by D. Barry Starr, Ph.D., Director of Outreach Activities, Stanford Genetics

Categories: Research Spotlight

Tags: aging, Saccharomyces cerevisiae, lifespan

You Can Take Yeast Off of the Grapevine, But…

October 14, 2015


All over the world and through the ages, people have moved from the country into the big city to look for a better life. These folks often find that even though they can adapt to city life and city ways, they still hang on to their core country values. As the old saying goes, “You can take the boy out of the country, but you can’t take the country out of the boy.”

Even when he goes to the city, the country mouse hangs on to his country ways. The same is true for S. cerevisiae—even though it entered the lab, it still clung to genes that were most useful out in the vineyard. Illustration by Arthur Rackham (1912) via Wikimedia Commons

Our friend Saccharomyces cerevisiae didn’t migrate voluntarily into the lab. But it ended up there, and has been as lonely as a new migrant in a big city. 

Which is of course how we need it to be. One of the basic tenets of classical microbiology is that you can’t begin to study an organism until you’ve isolated it in a pure culture.

And studying pure S. cerevisiae has yielded a huge body of knowledge about molecular biology, cell biology, and genetics. But by not studying yeast in the context of its old country home, we may have missed a few things.

In a new article in PLOS ONE, Rossouw and colleagues uncover one of them. S. cerevisiae has a family of FLO genes that promote flocculation, the adherence of yeast cells to each other. It has always been a bit puzzling why a whole family of genes that are pretty much redundant with each other would be maintained through evolution.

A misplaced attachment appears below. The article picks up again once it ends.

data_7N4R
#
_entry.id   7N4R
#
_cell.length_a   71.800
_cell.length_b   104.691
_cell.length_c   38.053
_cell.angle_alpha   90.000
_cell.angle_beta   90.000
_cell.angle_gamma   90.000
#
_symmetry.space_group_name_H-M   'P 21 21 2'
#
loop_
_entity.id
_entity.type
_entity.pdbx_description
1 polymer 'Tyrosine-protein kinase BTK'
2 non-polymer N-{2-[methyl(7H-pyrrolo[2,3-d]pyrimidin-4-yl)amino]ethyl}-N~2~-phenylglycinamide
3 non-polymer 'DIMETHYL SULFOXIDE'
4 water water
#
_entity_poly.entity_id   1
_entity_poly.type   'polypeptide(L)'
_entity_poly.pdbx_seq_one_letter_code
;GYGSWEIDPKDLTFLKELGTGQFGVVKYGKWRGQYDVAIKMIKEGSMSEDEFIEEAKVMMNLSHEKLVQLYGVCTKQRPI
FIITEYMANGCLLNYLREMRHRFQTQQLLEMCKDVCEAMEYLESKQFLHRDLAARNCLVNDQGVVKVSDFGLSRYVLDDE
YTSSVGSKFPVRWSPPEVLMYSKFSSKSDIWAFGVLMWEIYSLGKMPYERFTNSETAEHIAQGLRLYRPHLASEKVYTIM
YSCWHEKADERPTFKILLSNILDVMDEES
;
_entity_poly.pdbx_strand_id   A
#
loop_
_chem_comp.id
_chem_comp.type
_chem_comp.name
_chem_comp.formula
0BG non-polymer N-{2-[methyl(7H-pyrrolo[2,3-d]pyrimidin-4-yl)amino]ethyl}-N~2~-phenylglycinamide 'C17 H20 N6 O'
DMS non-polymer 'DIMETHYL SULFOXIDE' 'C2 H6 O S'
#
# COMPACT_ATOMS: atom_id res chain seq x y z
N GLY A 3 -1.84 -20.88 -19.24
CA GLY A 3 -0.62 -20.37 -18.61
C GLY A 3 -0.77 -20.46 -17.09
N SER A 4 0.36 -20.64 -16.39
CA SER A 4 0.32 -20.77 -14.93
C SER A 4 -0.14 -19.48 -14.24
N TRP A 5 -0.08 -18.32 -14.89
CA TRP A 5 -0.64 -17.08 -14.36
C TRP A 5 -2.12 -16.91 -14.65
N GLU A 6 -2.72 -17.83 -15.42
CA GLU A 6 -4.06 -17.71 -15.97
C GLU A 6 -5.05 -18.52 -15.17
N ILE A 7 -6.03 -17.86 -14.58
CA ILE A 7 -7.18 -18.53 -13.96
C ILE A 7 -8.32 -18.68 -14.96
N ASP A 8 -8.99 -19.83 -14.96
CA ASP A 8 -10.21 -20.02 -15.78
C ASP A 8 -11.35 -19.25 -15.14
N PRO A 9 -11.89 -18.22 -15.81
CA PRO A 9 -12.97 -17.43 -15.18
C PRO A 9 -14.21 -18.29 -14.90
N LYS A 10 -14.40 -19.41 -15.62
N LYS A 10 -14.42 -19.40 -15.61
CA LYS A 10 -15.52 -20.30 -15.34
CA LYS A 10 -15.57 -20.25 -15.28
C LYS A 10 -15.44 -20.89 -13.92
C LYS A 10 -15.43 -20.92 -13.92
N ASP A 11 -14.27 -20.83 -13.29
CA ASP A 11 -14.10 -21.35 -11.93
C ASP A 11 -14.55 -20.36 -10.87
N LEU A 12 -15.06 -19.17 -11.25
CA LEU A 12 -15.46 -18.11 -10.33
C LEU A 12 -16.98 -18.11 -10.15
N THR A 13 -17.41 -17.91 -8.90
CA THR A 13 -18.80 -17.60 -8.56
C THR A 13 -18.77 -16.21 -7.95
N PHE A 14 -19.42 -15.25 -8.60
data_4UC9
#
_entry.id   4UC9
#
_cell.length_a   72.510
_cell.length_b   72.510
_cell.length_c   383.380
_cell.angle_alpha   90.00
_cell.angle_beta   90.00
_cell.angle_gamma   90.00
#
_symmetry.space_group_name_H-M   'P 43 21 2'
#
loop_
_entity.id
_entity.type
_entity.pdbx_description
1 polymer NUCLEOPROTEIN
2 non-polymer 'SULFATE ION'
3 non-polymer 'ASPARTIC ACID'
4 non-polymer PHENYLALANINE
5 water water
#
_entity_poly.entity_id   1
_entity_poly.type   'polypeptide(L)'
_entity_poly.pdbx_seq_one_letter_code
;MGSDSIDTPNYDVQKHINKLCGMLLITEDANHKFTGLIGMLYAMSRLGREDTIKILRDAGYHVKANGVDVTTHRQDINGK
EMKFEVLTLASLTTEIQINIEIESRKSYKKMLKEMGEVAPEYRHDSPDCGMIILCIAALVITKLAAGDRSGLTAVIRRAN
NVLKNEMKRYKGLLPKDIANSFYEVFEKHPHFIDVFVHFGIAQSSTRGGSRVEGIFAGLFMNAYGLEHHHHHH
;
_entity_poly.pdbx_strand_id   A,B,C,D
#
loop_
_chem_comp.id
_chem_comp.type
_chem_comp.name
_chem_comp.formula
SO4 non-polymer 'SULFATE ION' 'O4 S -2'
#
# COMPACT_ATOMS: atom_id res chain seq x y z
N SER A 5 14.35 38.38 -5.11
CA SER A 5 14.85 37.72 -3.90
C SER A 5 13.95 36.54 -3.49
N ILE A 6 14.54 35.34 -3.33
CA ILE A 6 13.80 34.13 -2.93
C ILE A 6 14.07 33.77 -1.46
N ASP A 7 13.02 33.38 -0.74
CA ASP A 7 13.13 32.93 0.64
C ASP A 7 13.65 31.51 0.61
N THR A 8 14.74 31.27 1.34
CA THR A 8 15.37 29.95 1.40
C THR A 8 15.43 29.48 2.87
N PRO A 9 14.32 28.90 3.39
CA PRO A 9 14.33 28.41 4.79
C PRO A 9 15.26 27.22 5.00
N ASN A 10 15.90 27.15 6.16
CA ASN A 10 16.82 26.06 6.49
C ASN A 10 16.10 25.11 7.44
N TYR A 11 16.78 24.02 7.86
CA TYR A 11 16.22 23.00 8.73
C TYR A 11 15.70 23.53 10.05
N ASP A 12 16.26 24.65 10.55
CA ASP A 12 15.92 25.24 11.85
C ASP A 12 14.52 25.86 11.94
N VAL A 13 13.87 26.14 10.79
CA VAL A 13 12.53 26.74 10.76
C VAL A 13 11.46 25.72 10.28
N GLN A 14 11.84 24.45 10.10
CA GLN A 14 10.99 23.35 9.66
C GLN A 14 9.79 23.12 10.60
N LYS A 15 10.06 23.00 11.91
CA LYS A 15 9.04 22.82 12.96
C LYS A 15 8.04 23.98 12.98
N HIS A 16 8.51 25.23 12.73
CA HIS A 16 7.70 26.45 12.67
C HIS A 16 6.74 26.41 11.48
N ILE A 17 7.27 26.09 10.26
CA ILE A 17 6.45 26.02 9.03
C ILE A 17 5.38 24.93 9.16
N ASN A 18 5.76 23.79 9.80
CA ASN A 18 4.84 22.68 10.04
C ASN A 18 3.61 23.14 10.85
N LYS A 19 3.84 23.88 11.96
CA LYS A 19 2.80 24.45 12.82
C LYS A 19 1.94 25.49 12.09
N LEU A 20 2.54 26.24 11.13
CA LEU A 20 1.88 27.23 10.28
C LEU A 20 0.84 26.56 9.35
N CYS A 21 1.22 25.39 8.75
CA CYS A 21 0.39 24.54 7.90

When the researchers took S. cerevisiae out of its lab isolation by mixing it with other yeast species, they found that the different flocculation genes actually determine which species it can co-flocculate with. Different Flo proteins prefer different partners. 

This discovery helps us understand the evolution of this gene family and also opens the door to further study of inter-species interactions in the vineyard. And since flocculation is an important property in winemaking and brewing, there could even be tasty practical applications of this knowledge.

The researchers started by surveying 18 non-Saccharomyces yeast strains that are found in vineyards. They looked at the ability of the yeasts to flocculate both as pure strains and when mixed with either of two S. cerevisiae wine strains.

Intriguingly, certain species showed a synergistic effect when mixed with S. cerevisiae, flocculating more than either species on its own. Rossouw and colleagues used microscopy to confirm that the “flocs” did indeed contain both yeast species—a simple observation, since the cells of different species have slightly different shapes.